Turkish adaptation of Oxford positive self scale: Association with psychological distress, subjective vitality and psychological well-being

Kocyigit B., Ceco G., DENİZ M. E., SATICI S. A.

Personality and Individual Differences, vol.224, 2024 (SSCI) identifier

  • Publication Type: Article / Article
  • Volume: 224
  • Publication Date: 2024
  • Doi Number: 10.1016/j.paid.2024.112629
  • Journal Name: Personality and Individual Differences
  • Journal Indexes: Social Sciences Citation Index (SSCI), Scopus, Academic Search Premier, ASSIA, PASCAL, Child Development & Adolescent Studies, Communication Abstracts, EBSCO Education Source, Index Islamicus, Psycinfo, Violence & Abuse Abstracts
  • Keywords: Positive cognition, Positive-self, Psychological well-being, Scale
  • Yıldız Technical University Affiliated: Yes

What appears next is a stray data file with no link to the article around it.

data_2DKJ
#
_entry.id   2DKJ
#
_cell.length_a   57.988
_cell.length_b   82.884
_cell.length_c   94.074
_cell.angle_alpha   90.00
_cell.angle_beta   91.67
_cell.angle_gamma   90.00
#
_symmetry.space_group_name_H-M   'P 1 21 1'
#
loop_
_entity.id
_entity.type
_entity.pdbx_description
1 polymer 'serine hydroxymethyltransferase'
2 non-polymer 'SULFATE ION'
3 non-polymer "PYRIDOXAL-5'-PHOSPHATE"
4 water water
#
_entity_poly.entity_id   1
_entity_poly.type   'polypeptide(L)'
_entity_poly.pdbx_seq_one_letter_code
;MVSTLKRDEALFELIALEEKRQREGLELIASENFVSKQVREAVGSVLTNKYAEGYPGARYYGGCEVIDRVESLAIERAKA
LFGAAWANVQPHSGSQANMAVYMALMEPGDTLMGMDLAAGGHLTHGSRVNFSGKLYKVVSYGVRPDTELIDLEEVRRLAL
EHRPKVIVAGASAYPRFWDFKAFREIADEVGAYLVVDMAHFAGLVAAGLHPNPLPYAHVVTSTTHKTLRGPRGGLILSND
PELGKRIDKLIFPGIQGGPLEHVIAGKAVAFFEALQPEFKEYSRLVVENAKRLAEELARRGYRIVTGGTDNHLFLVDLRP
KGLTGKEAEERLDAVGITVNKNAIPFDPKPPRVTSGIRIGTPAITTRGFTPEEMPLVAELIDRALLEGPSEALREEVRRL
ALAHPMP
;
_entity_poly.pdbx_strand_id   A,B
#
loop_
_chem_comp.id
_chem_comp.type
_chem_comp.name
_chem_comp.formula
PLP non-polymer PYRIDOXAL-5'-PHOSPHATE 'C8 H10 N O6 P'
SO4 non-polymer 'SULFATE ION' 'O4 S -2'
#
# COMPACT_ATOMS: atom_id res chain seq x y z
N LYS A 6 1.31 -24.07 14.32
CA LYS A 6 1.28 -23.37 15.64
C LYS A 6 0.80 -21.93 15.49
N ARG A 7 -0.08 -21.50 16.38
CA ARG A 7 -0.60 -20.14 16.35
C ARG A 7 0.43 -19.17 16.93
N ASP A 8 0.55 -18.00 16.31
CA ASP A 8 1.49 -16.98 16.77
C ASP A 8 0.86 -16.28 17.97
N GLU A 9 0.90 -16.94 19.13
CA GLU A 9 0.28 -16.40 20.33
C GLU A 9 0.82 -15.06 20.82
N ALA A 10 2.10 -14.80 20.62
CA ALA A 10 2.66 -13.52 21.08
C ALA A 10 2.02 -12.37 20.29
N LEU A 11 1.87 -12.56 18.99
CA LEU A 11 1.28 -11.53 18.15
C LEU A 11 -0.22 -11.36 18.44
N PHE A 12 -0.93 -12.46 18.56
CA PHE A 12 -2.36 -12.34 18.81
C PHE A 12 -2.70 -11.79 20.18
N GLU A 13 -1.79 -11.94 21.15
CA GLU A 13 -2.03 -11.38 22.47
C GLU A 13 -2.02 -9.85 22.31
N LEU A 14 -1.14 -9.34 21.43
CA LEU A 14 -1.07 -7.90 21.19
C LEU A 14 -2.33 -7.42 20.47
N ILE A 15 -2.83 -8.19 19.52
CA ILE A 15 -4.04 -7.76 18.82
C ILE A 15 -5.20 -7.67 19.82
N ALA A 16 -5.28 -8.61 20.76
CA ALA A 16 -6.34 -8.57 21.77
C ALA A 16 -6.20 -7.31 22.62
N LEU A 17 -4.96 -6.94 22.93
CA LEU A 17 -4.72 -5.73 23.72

Positive cognitions contribute directly to psychological well-being, whilst negative cognitions are associated with many mental disorders including depression and anxiety. Psychometric properties of the Oxford Positive Self-Scale were analyzed in a Turkish sample group to assess positive beliefs about the self. In this context, two studies were conducted with two different sample groups. Study I included 403 participants (57 % female, mean age: 25.66) and Study II included 375 participants (56 % female, mean age: 26). Confirmatory factor analyses conducted within the scope of Study I confirmed the 8-item short form of the scale with a 4-factor structure. Configural, metric and scalar analyses also confirmed the measurement invariance. Reliability analyses showed that the scale was in the acceptable reliability range. Item Response Theory analysis provided discrimination. Furthermore, positive self was positively correlated with openness, conscientiousness, extraversion, agreeableness, subjective happiness, self-esteem and negatively correlated with neuroticism. Structural equation modeling in Study II revealed that psychological distress and subjective wellbeing mediate the relationship between positive self-regard and psychological well-being, highlighting their roles in predictive validity analysis. The results suggest that the Oxford Positive Self-Scale short form is valid and reliable for assessing individuals' positive self-cognitions.